– Archbishop Mark Coleridge of Brisbane, Australia encouraged members of parliament to look beyond the “worn-out ideologies and tricky language” behind a bill to legalize abortion in Queensland.
“When you talk about abortion you’re talking about two lives, the mother and the child and both lives matter,” Coleridge said in comments reported by diocesan newspaper The Catholic Leader.
“To speak of a woman’s rights is important, but what of the rights of unborn children, or do they have no real human status?”
The archbishop responded to a Queensland proposal that would legalize abortion on demand up to 22 weeks, and abortion until birth with the permission of two separate doctors.
It would also prohibit protesters from coming within 150 meters of an abortion clinic.
Doctors would be permitted to refuse to perform abortions if they have moral objections to doing so, but they must refer patients to another doctor.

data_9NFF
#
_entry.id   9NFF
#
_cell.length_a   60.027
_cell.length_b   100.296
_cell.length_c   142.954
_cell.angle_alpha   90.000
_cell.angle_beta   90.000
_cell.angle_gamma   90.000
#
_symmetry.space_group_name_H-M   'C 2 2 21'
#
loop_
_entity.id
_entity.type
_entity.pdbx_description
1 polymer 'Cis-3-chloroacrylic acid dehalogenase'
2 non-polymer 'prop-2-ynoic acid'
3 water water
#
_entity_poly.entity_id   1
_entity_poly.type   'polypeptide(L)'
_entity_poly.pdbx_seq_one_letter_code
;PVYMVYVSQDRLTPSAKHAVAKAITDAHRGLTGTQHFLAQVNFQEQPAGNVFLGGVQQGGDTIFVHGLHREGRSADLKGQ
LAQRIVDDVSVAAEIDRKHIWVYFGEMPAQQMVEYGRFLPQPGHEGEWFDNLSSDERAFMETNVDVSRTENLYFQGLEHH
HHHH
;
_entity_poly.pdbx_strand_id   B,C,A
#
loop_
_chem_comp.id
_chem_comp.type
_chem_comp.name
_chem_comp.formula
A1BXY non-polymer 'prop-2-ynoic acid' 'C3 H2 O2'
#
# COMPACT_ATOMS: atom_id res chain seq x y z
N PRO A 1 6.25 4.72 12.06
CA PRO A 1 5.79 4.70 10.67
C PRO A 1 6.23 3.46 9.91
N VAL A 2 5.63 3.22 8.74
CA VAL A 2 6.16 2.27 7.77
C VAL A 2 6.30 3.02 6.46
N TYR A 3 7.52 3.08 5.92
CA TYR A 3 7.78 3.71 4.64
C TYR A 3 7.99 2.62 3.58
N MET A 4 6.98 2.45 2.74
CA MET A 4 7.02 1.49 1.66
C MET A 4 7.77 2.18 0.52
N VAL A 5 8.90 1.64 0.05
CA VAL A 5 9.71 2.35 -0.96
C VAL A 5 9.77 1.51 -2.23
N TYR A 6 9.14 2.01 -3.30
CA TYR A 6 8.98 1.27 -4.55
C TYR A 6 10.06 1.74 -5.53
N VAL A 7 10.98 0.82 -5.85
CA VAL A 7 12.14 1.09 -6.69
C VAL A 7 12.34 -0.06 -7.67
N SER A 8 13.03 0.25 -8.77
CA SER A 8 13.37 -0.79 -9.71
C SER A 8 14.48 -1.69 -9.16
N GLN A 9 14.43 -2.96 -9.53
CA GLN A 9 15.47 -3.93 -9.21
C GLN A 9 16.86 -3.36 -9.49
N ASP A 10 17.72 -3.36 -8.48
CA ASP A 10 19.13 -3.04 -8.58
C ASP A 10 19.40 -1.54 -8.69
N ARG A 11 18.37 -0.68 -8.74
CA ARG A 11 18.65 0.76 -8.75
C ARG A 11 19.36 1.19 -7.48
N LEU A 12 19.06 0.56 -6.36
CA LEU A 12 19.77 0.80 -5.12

Currently, abortion is illegal in Queensland except when a doctor believes a woman’s physical or mental health to be in serious danger.
The proposal to legalize abortion is expected to be introduced this month, based on a June report from the Queensland Law Reform Commission, which recommended removing abortion from the Criminal Code.
It is uncertain whether it has the support to pass in parliament, local media reports said.
Opponents of the bill have argued that while the legislative proposal is being presented as a matter of health, it will in fact legalize abortion based on financial, social, or eugenic reasons.
“According to the draft bill, abortion will be permitted until the moment of delivery if two doctors consider that ‘in all circumstances, the termination should be performed’,” Coleridge said in The Catholic Leader.
“So, it’s not a health issue. It’s an essentially moral issue that concerns the good of society as a whole because it touches on questions of life and death.”
He cautioned that many women choose abortion out of desperation, believing that they have no other options, because those who support abortion do not present other choices.
“Those MPs who favour the legislation should say why they can accept that Queensland babies who may have reached 40 weeks gestation can be aborted when health isn’t a factor,” he said.